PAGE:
The group "Enough Courtney" has launched a second broadside against Oregon Senate President Peter Courtney (D-Salem), this time over hiring his wife—and protecting her position on his staff.

The group initially hammered Courtney over his opposition to National Popular Vote legislation, which would award Oregon's electoral college vote to the winner of the national popular vote when a majority of the electoral college pass similar legislation.

Courtney has repeatedly blocked that law.

Courtney, 74, is the longest serving Senate president in state history, serving eight terms, and has generally breezed through to reelection. He is officially running for reelection and is so far unopposed.

The new ad, also paid for by National Popular Vote, released today attacks Courtney's support for exempting the state legislative staff from nepotism laws. (The group has disclosed expenditures of nearly $28,000 so far.)

Courtney employed his wife and led the Senate at the time, but it's not clear that he was responsible for the exemption.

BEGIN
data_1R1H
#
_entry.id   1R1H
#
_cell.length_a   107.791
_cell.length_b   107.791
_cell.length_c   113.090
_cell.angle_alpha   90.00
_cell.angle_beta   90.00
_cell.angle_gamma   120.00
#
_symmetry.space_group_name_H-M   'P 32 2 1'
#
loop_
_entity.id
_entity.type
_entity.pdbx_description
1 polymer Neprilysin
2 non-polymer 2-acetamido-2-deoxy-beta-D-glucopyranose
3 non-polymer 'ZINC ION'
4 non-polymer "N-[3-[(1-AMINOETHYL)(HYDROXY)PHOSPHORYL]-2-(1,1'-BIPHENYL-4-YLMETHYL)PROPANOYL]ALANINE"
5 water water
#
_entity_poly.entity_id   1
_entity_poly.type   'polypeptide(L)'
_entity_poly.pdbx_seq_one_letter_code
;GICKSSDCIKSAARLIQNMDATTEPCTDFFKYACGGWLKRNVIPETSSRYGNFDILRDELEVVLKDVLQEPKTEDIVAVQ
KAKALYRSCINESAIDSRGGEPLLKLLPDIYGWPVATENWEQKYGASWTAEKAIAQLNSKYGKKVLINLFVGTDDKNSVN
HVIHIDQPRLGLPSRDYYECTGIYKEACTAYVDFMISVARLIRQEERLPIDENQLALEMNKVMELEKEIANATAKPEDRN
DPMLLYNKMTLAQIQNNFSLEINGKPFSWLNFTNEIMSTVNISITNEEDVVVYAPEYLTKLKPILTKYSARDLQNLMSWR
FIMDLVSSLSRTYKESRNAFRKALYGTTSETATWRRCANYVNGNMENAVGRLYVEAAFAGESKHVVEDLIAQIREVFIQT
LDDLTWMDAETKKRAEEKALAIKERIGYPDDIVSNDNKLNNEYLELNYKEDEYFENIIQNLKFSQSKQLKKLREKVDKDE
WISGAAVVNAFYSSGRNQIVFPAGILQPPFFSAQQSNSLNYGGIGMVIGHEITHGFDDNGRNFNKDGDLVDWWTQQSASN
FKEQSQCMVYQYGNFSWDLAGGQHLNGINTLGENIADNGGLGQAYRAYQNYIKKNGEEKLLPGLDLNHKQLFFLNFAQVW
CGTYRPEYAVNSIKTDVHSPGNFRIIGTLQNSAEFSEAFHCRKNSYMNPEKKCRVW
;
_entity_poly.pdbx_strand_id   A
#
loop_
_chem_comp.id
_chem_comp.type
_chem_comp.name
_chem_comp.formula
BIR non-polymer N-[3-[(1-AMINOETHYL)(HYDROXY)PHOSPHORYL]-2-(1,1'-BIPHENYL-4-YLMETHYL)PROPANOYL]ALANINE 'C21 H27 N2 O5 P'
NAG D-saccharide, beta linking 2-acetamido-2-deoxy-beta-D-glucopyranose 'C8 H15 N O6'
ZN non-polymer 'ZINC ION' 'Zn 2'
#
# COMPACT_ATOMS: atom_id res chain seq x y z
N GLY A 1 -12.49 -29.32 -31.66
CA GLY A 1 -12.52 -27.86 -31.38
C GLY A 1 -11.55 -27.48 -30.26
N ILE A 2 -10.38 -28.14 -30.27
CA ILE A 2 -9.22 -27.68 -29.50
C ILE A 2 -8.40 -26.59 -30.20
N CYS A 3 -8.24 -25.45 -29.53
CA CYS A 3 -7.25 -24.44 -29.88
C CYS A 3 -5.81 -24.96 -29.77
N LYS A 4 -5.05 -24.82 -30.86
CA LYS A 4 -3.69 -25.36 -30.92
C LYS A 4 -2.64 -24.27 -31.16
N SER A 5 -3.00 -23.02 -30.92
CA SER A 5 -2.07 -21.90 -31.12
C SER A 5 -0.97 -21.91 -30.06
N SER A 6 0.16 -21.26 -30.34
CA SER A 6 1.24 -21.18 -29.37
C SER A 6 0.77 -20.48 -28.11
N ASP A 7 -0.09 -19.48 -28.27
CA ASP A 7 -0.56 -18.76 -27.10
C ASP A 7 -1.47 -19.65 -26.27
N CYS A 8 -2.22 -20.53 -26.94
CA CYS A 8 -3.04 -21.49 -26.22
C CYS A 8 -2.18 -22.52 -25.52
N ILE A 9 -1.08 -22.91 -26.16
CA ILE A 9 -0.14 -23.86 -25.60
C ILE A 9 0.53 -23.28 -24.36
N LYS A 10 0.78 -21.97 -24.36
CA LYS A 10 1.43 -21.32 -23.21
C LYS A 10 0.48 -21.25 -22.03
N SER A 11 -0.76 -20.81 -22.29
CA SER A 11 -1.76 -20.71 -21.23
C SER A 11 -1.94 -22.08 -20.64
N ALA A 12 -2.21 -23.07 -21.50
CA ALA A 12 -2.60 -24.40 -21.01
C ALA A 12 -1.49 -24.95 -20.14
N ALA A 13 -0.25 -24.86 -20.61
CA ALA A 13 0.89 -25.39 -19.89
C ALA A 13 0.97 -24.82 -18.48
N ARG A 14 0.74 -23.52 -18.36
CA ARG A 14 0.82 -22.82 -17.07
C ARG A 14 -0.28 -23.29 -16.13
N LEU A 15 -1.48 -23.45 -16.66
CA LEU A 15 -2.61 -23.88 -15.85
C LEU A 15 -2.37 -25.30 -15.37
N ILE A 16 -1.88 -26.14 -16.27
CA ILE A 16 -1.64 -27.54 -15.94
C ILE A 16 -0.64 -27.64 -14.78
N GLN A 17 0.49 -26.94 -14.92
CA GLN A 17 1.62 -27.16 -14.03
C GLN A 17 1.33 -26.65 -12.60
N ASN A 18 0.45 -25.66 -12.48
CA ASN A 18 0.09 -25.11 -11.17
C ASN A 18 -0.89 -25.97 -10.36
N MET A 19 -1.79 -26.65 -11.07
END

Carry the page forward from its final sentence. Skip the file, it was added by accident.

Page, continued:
The Oregonian's Gordon Friedman recently provided the full rundown of legislators who hire family members.

Courtney's wife served on his staff for "nearly 20 years—long enough to qualify for a state pension," The Oregonian reported. (Courtney's office says she already had a pension from teaching.)

"The issue of being able to hire family members is always going to be there," Courtney told The Oregonian while defending the decision to hire his wife.

"I wish my wife was still [working] here. She's the greatest employee I ever had," he told The Oregonian. "The public—my gosh they liked her. I had people calling me up, they wanted to talk to Margie because they heard about her. They didn't want to talk to me."

A report by the Oregon Government Ethics Work Group did not oppose the nepotism exemption in 2007.

The new ad also implies opposition to Courtney's position on pension reform. (Disclosure: This reporter's husband works for AFSCME Council 75, which lobbies against pension reforms.)

In September, Courtney responded to criticism of his position on National Popular Vote legislation.

"Changing the way Oregon's electoral votes are cast is a decision that should be made by Oregon voters," Courtney told WW. "I've made it clear that I would support putting the issue on the ballot. If you believe in the popular vote, then let the popular vote decide the issue."